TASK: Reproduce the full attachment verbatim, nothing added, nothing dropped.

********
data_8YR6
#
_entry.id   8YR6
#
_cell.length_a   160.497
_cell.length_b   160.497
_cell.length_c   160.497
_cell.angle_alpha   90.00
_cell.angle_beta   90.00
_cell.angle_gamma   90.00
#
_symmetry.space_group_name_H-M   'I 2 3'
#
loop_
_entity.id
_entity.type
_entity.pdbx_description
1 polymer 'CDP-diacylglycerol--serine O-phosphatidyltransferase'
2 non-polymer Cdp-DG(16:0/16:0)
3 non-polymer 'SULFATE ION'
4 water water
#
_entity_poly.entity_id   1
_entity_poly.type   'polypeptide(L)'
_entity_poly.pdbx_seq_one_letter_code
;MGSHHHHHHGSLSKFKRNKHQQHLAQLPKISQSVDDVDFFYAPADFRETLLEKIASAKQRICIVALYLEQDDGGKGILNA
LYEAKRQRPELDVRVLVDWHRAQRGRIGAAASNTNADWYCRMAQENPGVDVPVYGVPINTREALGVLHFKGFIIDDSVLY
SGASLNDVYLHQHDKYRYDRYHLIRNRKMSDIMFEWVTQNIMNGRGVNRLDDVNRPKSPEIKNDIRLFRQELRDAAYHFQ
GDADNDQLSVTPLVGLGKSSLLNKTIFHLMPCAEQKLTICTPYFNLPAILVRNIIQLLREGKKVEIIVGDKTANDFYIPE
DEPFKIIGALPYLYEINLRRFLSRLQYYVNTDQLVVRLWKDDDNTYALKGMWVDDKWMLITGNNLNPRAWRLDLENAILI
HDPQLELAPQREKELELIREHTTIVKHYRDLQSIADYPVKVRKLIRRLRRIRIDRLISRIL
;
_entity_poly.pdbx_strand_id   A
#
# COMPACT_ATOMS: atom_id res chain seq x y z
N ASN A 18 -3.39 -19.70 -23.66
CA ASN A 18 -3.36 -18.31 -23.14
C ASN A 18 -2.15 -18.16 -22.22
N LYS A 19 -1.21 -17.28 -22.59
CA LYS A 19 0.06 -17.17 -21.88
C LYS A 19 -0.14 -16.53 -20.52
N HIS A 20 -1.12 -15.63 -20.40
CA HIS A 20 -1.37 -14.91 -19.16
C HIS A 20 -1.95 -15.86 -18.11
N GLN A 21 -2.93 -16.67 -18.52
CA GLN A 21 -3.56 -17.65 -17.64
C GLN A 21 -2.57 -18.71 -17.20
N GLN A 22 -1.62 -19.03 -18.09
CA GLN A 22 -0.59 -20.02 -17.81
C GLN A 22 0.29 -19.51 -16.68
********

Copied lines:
data_8YR6
#
_entry.id   8YR6
#
_cell.length_a   160.497
_cell.length_b   160.497
_cell.length_c   160.497
_cell.angle_alpha   90.00
_cell.angle_beta   90.00
_cell.angle_gamma   90.00
#
_symmetry.space_group_name_H-M   'I 2 3'
#
loop_
_entity.id
_entity.type
_entity.pdbx_description
1 polymer 'CDP-diacylglycerol--serine O-phosphatidyltransferase'
2 non-polymer Cdp-DG(16:0/16:0)
3 non-polymer 'SULFATE ION'
4 water water
#
_entity_poly.entity_id   1
_entity_poly.type   'polypeptide(L)'
_entity_poly.pdbx_seq_one_letter_code
;MGSHHHHHHGSLSKFKRNKHQQHLAQLPKISQSVDDVDFFYAPADFRETLLEKIASAKQRICIVALYLEQDDGGKGILNA
LYEAKRQRPELDVRVLVDWHRAQRGRIGAAASNTNADWYCRMAQENPGVDVPVYGVPINTREALGVLHFKGFIIDDSVLY
SGASLNDVYLHQHDKYRYDRYHLIRNRKMSDIMFEWVTQNIMNGRGVNRLDDVNRPKSPEIKNDIRLFRQELRDAAYHFQ
GDADNDQLSVTPLVGLGKSSLLNKTIFHLMPCAEQKLTICTPYFNLPAILVRNIIQLLREGKKVEIIVGDKTANDFYIPE
DEPFKIIGALPYLYEINLRRFLSRLQYYVNTDQLVVRLWKDDDNTYALKGMWVDDKWMLITGNNLNPRAWRLDLENAILI
HDPQLELAPQREKELELIREHTTIVKHYRDLQSIADYPVKVRKLIRRLRRIRIDRLISRIL
;
_entity_poly.pdbx_strand_id   A
#
# COMPACT_ATOMS: atom_id res chain seq x y z
N ASN A 18 -3.39 -19.70 -23.66
CA ASN A 18 -3.36 -18.31 -23.14
C ASN A 18 -2.15 -18.16 -22.22
N LYS A 19 -1.21 -17.28 -22.59
CA LYS A 19 0.06 -17.17 -21.88
C LYS A 19 -0.14 -16.53 -20.52
N HIS A 20 -1.12 -15.63 -20.40
CA HIS A 20 -1.37 -14.91 -19.16
C HIS A 20 -1.95 -15.86 -18.11
N GLN A 21 -2.93 -16.67 -18.52
CA GLN A 21 -3.56 -17.65 -17.64
C GLN A 21 -2.57 -18.71 -17.20
N GLN A 22 -1.62 -19.03 -18.09
CA GLN A 22 -0.59 -20.02 -17.81
C GLN A 22 0.29 -19.51 -16.68